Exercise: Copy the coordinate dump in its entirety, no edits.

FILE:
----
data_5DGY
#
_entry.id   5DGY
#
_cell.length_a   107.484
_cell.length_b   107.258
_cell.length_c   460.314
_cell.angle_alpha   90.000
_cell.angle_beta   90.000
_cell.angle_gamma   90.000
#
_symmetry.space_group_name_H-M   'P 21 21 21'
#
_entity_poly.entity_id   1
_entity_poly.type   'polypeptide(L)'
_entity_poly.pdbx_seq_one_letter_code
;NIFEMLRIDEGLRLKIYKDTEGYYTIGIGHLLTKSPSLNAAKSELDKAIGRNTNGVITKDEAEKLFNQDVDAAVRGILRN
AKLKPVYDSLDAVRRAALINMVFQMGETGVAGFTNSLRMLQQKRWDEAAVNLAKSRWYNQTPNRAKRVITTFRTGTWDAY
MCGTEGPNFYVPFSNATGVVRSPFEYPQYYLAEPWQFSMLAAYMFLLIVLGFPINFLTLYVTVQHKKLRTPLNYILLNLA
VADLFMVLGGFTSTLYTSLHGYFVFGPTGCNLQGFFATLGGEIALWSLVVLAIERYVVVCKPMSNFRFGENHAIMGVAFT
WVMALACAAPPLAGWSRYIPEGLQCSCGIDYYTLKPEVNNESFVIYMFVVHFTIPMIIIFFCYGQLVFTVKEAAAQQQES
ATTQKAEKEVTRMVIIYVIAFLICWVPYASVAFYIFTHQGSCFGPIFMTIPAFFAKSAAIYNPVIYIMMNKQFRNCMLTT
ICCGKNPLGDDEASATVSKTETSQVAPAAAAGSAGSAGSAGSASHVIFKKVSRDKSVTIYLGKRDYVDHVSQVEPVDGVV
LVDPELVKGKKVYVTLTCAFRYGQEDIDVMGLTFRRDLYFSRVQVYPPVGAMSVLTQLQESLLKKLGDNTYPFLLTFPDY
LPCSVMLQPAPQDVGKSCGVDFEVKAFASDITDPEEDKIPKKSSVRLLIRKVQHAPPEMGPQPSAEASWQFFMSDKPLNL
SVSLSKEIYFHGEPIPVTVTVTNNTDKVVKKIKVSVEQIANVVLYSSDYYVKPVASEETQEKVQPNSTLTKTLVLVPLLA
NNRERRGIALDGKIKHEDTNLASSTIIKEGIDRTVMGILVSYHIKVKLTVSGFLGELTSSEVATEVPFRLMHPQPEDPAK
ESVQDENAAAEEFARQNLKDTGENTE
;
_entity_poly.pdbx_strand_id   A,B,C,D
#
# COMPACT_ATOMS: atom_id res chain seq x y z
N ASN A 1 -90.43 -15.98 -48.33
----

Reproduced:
data_5DGY
#
_entry.id   5DGY
#
_cell.length_a   107.484
_cell.length_b   107.258
_cell.length_c   460.314
_cell.angle_alpha   90.000
_cell.angle_beta   90.000
_cell.angle_gamma   90.000
#
_symmetry.space_group_name_H-M   'P 21 21 21'
#
_entity_poly.entity_id   1
_entity_poly.type   'polypeptide(L)'
_entity_poly.pdbx_seq_one_letter_code
;NIFEMLRIDEGLRLKIYKDTEGYYTIGIGHLLTKSPSLNAAKSELDKAIGRNTNGVITKDEAEKLFNQDVDAAVRGILRN
AKLKPVYDSLDAVRRAALINMVFQMGETGVAGFTNSLRMLQQKRWDEAAVNLAKSRWYNQTPNRAKRVITTFRTGTWDAY
MCGTEGPNFYVPFSNATGVVRSPFEYPQYYLAEPWQFSMLAAYMFLLIVLGFPINFLTLYVTVQHKKLRTPLNYILLNLA
VADLFMVLGGFTSTLYTSLHGYFVFGPTGCNLQGFFATLGGEIALWSLVVLAIERYVVVCKPMSNFRFGENHAIMGVAFT
WVMALACAAPPLAGWSRYIPEGLQCSCGIDYYTLKPEVNNESFVIYMFVVHFTIPMIIIFFCYGQLVFTVKEAAAQQQES
ATTQKAEKEVTRMVIIYVIAFLICWVPYASVAFYIFTHQGSCFGPIFMTIPAFFAKSAAIYNPVIYIMMNKQFRNCMLTT
ICCGKNPLGDDEASATVSKTETSQVAPAAAAGSAGSAGSAGSASHVIFKKVSRDKSVTIYLGKRDYVDHVSQVEPVDGVV
LVDPELVKGKKVYVTLTCAFRYGQEDIDVMGLTFRRDLYFSRVQVYPPVGAMSVLTQLQESLLKKLGDNTYPFLLTFPDY
LPCSVMLQPAPQDVGKSCGVDFEVKAFASDITDPEEDKIPKKSSVRLLIRKVQHAPPEMGPQPSAEASWQFFMSDKPLNL
SVSLSKEIYFHGEPIPVTVTVTNNTDKVVKKIKVSVEQIANVVLYSSDYYVKPVASEETQEKVQPNSTLTKTLVLVPLLA
NNRERRGIALDGKIKHEDTNLASSTIIKEGIDRTVMGILVSYHIKVKLTVSGFLGELTSSEVATEVPFRLMHPQPEDPAK
ESVQDENAAAEEFARQNLKDTGENTE
;
_entity_poly.pdbx_strand_id   A,B,C,D
#
# COMPACT_ATOMS: atom_id res chain seq x y z
N ASN A 1 -90.43 -15.98 -48.33